The third inning took the affair from first to fifth gear, as a UNCW walk and single, plus a Northeastern scoring error, combined to plate a run and chase Husky starter Cam Schlittler from the game. The freshman had thrown 101 pitches three days before, and was handed the ball because the Huskies ran out of viable starters.

Friday starter Kyle Murphy replaced Schlittler, and the Seahawks slapped him around for the second time in three days. After allowing one of his inherited runners to score in the third, Murphy allowed consecutive RBI extra-base hits in the fourth and exited after just 22 pitches. The second such hit was a homer off the bat of UNCW’s All-CAA First Team right fielder Brooks Baldwin.

But the Huskies still led after all of this because they posted the most productive inning of the afternoon in their half of the third. They turned three hits and two errors into four runs, chasing multiple Seahawk pitchers from the game in the process. This would be a common theme in a winner-take-all game between two teams without rested starters; Northeastern used eight pitchers to get through ten innings, while UNCW used six.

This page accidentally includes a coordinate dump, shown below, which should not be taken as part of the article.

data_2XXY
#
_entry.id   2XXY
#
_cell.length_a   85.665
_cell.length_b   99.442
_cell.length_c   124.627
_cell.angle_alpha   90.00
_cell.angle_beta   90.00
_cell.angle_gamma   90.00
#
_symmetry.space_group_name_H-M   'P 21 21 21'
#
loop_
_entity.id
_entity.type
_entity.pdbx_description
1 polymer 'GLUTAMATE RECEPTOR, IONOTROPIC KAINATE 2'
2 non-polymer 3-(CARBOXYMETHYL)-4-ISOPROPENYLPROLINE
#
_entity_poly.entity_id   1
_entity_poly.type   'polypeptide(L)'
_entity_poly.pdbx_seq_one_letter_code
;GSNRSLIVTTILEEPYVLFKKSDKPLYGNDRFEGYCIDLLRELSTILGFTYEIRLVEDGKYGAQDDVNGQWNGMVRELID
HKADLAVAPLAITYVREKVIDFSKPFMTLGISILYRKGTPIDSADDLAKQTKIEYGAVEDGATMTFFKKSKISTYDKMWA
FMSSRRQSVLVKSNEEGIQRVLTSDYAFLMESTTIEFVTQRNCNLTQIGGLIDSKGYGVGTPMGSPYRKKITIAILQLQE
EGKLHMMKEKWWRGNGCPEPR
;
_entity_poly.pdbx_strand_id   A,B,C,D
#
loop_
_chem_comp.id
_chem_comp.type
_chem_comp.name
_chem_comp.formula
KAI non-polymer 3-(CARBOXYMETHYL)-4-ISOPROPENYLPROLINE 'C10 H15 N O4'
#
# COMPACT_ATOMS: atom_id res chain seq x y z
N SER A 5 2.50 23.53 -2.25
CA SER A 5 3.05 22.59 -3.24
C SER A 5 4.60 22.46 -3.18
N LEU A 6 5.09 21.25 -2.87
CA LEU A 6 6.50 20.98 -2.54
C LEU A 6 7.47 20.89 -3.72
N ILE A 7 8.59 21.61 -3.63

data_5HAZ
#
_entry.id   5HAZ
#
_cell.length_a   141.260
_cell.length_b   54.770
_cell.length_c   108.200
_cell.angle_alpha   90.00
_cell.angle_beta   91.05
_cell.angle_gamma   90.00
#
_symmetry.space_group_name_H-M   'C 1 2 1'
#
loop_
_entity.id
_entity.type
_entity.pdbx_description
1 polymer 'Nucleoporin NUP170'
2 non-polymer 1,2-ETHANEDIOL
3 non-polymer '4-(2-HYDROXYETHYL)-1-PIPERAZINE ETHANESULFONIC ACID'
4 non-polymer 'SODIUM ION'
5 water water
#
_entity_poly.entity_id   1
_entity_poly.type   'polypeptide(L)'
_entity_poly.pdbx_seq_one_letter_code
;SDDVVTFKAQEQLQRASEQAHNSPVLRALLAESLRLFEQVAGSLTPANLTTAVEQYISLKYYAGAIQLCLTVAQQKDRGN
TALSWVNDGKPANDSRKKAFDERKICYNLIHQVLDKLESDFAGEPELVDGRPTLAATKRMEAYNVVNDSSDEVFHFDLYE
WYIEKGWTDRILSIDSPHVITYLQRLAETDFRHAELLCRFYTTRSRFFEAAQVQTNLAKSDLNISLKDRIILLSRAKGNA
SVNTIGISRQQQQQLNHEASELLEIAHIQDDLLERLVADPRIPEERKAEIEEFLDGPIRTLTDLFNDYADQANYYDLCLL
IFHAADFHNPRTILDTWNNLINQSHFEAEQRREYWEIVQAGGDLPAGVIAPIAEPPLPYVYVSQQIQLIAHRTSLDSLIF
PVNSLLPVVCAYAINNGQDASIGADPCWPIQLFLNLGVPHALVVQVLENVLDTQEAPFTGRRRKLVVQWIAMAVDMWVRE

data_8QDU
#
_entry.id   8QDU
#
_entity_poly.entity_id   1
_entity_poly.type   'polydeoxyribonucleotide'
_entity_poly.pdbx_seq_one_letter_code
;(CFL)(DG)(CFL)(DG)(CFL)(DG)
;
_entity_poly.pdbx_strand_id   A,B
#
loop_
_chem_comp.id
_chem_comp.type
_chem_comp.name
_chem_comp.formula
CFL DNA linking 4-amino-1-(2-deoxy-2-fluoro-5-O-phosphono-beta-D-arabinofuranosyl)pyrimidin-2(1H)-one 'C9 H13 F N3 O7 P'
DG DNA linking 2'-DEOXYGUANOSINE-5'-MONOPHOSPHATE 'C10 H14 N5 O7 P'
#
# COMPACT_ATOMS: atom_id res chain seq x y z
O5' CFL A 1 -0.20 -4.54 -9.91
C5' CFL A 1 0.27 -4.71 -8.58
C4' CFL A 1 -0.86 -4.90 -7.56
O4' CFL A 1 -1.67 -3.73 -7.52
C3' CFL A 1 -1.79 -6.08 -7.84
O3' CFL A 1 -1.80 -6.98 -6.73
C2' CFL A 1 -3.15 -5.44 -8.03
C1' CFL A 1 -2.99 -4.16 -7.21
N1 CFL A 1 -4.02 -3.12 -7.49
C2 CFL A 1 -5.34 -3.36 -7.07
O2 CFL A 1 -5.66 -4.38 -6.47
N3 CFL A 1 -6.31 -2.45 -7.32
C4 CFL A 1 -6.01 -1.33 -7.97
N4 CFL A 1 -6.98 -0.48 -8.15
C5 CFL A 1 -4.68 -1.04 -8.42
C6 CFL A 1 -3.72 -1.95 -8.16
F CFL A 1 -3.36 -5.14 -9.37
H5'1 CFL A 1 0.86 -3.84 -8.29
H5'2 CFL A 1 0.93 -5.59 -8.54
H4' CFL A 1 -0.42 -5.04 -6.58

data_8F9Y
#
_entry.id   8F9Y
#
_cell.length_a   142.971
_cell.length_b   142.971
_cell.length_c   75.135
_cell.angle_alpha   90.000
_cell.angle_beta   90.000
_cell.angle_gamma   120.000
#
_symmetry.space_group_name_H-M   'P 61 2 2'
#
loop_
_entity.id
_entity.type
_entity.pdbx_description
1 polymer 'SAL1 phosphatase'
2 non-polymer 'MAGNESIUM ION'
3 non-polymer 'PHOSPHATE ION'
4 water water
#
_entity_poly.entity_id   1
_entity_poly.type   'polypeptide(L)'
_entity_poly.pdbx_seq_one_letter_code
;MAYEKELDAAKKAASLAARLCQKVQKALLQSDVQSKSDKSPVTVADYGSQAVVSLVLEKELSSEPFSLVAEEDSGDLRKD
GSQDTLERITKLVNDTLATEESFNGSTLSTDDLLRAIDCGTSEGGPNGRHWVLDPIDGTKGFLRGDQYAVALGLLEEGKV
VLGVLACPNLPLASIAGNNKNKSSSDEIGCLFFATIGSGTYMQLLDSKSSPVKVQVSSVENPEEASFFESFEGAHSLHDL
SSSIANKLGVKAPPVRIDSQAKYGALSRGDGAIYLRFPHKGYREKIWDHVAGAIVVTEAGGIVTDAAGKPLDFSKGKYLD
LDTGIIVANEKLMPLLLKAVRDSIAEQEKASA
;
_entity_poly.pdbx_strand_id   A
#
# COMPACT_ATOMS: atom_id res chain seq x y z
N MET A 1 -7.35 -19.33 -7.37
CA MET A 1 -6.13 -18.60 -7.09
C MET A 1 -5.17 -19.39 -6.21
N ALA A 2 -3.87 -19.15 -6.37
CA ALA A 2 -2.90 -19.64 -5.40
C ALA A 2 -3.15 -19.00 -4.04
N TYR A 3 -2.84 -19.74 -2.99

The teams traded runs in the fifth, with Northeastern’s coming on Ben Malgeri’s third home run within 24 hours. The Huskies gained a run in the sixth, responding to Baldwin’s second dinger with two runs of their own after loading the bases with one out.

But the Seahawks made their move in the seventh and eighth innings, in large part behind the efforts of speedy center fielder Noah Bridges. In the seventh, Bridges singled, stole second, advanced to third on a throwing error, and scored on a sacrifice fly. In the eighth, he singled home Cole Weiss and Matt Suggs to give UNCW a 10–9 lead, their first of the day.

While all of this was happening, the Northeastern offense was fizzling. In the sixth, UNCW had brought Roupp, their ace starter and the CAA Pitcher of the Year, out of the pen on two days’ rest, and it was immediately clear why they did. Here’s the play-by-play:

  • L. Roupp to p for G. Herring
  • Fair struck out swinging.
  • Beaudet walked.
  • Smith grounded out to p, SAC.
  • Costello struck out swinging.
  • Viera struck out swinging.
  • Dupere struck out swinging.
  • Holzwasser struck out swinging.